Seminar leader effectiveness : teaching short courses in the Thai business community

Cornwall, T 2006, Seminar leader effectiveness : teaching short courses in the Thai business community, Doctor of Philosophy (PhD), Education, RMIT University.


Document type: Thesis
Collection: Theses

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Title Seminar leader effectiveness : teaching short courses in the Thai business community
Author(s) Cornwall, T
Year 2006
Abstract Research and literature on teaching adults primarily discusses longer courses within the sphere of formal education, that is formal tertiary education and non-formal education (typically work-place or work-related learning). While both these fields provide a rich source of general information, it is difficult to find research texts that specifically deal with teaching adults in a seminar environment, that is, a planned, one-off learning event ranging in length from three hours to two days. While some research has focused on Thai culture in general and the nature of Thai university teaching in particular, very little has been published concerning the teaching of Thai adults, whether in a formal setting such as a university or college, or in a non-formal, work-place or work-related setting. This research reflects an effort to compensate for this pronounced lack of research in teac hing adults in a short course environment and the paucity of research on teaching Thai adults.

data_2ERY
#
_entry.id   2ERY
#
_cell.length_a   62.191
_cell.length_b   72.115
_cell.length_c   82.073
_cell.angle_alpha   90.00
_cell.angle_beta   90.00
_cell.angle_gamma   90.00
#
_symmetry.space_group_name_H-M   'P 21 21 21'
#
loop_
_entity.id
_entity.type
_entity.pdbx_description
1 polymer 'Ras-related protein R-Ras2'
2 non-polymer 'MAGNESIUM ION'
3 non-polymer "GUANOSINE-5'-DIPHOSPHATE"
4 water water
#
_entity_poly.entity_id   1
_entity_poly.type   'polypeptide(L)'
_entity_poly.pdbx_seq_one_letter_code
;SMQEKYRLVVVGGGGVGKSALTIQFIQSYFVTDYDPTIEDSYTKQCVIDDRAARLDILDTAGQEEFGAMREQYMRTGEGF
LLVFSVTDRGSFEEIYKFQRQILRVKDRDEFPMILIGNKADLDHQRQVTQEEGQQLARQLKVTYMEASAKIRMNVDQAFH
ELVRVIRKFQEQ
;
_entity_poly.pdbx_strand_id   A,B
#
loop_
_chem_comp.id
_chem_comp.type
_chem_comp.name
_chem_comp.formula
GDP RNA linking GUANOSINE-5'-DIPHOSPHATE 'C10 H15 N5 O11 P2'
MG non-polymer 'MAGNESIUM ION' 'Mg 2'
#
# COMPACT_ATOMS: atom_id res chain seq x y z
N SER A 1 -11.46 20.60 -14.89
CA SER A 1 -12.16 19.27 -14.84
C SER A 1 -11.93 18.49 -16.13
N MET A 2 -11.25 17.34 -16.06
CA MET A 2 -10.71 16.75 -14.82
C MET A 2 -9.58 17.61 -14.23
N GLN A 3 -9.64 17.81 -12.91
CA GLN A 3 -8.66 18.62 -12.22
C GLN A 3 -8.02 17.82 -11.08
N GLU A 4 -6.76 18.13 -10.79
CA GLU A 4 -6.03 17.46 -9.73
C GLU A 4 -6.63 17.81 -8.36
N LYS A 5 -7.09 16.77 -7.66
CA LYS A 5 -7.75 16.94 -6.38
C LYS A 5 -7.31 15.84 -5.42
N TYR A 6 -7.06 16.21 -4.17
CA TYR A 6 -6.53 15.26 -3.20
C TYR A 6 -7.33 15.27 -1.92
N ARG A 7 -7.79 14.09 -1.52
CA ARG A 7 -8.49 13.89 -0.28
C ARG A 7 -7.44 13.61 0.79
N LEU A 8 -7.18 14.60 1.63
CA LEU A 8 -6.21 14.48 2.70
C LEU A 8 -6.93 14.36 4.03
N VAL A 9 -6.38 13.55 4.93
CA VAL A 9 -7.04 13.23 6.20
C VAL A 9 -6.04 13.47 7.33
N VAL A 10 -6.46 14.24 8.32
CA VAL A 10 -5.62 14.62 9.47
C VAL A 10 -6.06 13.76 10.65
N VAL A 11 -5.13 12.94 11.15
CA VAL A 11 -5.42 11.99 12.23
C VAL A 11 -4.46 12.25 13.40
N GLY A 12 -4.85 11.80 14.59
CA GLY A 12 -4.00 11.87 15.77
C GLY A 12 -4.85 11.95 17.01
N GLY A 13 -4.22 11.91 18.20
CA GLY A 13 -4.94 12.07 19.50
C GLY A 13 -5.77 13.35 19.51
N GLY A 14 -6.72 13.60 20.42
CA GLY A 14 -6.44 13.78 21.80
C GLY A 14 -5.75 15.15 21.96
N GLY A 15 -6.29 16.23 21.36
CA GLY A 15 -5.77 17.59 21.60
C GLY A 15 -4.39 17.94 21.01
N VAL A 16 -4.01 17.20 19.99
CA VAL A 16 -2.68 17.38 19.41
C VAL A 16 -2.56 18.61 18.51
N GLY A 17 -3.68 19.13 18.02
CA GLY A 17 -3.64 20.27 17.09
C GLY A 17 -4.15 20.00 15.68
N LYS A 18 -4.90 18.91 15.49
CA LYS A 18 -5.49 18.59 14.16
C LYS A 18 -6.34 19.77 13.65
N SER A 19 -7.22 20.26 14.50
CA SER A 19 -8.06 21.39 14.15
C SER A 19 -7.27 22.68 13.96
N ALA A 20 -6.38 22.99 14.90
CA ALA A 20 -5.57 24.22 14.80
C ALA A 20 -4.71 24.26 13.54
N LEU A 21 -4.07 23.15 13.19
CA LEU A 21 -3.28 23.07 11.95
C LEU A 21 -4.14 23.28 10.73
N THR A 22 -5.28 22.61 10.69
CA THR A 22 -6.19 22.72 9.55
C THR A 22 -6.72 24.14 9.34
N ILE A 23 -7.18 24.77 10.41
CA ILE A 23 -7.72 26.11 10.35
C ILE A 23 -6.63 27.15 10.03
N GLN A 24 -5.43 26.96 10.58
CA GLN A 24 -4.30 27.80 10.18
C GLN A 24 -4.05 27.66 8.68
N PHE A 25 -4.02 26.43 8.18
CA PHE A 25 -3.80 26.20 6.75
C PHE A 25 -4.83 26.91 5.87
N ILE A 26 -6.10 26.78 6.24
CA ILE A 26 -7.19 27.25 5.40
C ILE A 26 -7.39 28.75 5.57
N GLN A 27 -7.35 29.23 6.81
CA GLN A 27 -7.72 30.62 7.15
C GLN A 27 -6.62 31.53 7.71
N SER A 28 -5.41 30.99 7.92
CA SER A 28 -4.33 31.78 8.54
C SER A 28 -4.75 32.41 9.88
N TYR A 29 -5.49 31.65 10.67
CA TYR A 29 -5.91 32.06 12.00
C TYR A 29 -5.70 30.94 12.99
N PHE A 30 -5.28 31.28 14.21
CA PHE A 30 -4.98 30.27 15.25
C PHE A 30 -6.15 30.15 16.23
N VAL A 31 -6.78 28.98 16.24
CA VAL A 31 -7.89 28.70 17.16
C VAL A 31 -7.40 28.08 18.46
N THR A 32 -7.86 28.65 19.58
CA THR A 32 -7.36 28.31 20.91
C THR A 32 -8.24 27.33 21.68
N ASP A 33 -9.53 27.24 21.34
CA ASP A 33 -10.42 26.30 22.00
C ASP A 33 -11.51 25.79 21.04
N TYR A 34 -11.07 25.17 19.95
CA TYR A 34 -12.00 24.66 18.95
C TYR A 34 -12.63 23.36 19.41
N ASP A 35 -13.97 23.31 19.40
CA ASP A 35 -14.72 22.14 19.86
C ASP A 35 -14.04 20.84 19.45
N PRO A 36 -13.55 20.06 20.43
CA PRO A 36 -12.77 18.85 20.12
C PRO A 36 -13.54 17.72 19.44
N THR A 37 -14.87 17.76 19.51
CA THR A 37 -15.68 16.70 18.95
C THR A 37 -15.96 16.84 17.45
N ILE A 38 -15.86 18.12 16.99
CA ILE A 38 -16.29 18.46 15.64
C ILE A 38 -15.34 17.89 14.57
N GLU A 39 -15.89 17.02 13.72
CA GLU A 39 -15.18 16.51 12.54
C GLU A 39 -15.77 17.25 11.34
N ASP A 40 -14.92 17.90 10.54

Using a case-study method, fifteen Western or Western-educated Thai trainers in the Thai short-course market were interviewed to determine the characteristics of an effective short-course trainer instructing courses in English. Based on a semi-structured interview format, with questions framed from the literature review, eight key characteristics were determined that reflect the qualities of an effective trainer in the Thai market.

Centered on the vital role played by trainers' knowledge of the participants and their culture, the characteristics identified by the research highlight the need to foreground key aspects of participant culture when planning and presenting a short course in the Thai business community. While content expertise and teaching skills remain important, the key to effectiveness lies in acquiring and skillfully applying a knowledge of participants that goes beyond needs analysis to include a generic knowledge of the social norms that identify Thais as a cultural group throughout the training process.

The eight characteristics are discussed in detail, and while some aspects of these are consistent with the conventional wisdom discussed in the literature review, most arose from the analyses of comments provided by the interviewees. This discussion leads into a number of recommendations for new trainers in this market and concludes with insights into further areas of study that could prove useful in Thai and other cultures, and for educators involved in short- or long-course events.
Degree Doctor of Philosophy (PhD)
Institution RMIT University
School, Department or Centre Education
Keyword(s) Employees, Training of -- Methodology
Employees, Training of -- Thailand
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